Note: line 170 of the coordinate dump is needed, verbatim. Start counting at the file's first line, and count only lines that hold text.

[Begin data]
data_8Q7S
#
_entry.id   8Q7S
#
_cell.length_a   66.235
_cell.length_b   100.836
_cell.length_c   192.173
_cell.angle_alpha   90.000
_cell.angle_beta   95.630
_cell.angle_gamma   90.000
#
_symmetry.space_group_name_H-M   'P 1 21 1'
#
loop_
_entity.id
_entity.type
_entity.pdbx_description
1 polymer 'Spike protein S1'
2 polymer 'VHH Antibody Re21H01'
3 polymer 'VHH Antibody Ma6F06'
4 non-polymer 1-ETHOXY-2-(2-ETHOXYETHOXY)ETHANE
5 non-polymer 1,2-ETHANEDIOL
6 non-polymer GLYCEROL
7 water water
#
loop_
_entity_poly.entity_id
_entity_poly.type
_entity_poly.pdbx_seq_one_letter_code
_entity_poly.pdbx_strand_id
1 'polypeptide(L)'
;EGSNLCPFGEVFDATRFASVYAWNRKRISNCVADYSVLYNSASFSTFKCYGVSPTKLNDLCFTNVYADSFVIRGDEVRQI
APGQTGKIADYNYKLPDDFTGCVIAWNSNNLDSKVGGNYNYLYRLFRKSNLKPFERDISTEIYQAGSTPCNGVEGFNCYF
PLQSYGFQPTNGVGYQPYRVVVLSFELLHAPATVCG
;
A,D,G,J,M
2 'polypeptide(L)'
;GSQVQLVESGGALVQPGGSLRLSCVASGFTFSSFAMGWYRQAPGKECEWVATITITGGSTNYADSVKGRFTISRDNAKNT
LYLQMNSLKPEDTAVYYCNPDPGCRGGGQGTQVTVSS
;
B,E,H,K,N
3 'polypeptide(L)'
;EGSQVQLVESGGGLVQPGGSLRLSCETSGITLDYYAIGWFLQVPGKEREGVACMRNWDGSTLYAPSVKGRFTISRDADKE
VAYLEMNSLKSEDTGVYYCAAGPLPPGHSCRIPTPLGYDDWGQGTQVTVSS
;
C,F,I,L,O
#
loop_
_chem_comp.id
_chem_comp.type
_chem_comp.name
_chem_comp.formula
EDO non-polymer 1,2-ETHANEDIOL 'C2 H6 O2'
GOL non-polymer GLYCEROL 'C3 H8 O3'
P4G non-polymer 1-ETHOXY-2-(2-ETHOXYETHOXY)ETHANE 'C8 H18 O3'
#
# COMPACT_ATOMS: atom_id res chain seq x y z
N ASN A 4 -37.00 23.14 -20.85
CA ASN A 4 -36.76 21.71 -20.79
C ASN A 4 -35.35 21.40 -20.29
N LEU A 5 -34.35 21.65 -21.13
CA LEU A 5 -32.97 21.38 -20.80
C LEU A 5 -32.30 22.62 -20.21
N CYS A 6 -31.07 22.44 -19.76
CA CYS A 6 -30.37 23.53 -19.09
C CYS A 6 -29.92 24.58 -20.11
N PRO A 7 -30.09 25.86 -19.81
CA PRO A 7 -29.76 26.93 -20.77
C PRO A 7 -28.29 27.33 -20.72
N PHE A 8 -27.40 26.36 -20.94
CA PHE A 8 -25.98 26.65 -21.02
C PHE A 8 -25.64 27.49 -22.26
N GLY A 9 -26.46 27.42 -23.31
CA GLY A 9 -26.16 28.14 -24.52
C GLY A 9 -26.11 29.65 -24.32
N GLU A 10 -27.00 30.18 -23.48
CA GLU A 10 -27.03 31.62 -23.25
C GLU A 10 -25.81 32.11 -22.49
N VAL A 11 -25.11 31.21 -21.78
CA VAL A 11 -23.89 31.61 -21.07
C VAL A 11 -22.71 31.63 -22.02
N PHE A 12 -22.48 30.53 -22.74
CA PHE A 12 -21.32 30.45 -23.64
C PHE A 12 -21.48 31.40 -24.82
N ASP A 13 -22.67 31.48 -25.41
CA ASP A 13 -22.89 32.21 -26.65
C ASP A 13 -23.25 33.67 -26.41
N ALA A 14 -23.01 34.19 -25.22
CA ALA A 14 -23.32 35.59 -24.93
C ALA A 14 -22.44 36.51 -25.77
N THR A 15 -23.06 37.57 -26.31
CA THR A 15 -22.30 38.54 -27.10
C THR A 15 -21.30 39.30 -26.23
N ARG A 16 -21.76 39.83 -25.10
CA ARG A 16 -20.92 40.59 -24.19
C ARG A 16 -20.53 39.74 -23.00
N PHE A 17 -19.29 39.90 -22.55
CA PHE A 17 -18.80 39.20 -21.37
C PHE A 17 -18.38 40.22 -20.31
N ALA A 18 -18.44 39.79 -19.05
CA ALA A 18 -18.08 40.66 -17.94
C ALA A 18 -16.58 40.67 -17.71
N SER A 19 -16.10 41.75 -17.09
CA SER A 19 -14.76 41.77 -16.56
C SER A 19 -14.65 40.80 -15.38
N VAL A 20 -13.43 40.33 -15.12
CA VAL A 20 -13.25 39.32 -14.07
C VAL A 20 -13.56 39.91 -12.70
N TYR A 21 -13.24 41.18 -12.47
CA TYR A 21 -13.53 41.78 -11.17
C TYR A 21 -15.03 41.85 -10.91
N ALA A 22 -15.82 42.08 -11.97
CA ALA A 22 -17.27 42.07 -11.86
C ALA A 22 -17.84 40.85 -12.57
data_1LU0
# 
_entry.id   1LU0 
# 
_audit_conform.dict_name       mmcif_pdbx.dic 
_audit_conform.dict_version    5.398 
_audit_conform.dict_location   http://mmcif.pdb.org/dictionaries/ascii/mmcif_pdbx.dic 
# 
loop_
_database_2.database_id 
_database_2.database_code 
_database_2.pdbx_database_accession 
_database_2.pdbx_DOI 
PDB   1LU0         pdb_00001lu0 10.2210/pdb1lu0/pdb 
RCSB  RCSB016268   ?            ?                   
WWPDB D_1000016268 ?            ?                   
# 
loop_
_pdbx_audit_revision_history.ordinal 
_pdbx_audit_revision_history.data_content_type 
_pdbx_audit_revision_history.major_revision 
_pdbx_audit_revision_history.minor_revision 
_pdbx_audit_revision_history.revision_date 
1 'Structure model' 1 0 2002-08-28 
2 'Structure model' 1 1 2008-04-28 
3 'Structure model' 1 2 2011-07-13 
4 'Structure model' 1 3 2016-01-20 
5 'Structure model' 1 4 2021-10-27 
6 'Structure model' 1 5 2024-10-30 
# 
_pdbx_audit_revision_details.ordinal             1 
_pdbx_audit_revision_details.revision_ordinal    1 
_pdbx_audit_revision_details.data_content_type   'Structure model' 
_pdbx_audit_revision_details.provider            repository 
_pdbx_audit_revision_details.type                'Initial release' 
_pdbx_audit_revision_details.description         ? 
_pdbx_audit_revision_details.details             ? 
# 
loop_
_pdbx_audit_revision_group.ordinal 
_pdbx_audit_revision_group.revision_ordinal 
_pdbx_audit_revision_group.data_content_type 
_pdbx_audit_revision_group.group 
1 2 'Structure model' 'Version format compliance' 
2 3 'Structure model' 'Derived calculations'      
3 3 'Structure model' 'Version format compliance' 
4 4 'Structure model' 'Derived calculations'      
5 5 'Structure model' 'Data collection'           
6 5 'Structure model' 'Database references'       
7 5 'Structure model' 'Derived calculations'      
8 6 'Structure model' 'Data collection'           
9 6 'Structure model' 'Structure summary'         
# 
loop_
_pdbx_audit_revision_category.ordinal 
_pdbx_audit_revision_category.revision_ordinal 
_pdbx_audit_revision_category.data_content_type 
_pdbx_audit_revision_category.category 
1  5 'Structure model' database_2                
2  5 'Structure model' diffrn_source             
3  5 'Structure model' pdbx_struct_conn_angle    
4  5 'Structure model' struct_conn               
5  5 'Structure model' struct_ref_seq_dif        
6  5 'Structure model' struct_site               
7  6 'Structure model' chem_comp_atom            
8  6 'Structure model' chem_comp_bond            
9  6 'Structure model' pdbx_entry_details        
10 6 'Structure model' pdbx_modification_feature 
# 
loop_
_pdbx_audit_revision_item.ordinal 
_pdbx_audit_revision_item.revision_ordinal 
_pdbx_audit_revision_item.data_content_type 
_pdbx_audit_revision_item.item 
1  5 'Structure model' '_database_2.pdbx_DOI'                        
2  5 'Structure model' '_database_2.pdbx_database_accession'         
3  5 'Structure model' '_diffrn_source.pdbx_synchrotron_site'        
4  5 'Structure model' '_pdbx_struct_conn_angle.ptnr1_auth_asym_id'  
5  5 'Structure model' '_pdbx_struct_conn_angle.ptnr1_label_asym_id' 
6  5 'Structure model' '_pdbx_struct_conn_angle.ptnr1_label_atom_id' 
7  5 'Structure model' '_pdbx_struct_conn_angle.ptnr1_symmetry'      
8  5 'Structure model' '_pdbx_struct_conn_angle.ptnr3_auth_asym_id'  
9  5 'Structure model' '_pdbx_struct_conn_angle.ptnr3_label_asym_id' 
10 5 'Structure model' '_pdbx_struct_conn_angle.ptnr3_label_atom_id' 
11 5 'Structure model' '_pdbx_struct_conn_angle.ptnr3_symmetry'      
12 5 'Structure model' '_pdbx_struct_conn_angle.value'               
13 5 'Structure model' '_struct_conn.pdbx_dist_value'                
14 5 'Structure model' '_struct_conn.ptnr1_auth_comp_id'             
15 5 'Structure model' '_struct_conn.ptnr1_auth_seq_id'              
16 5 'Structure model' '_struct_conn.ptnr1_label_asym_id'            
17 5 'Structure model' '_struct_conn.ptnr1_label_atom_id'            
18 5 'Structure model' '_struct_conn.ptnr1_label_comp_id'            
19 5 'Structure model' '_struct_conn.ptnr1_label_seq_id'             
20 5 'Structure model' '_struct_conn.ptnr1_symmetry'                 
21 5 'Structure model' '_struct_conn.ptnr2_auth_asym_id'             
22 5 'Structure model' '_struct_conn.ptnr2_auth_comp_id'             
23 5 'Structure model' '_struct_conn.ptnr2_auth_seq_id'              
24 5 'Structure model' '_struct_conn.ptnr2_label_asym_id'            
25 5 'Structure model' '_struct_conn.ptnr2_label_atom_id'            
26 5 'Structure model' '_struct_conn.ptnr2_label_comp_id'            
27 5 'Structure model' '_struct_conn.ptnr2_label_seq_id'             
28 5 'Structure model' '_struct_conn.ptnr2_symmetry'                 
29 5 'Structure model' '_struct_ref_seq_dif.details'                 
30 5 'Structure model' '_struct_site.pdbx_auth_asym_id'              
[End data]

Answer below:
_pdbx_audit_revision_category.revision_ordinal 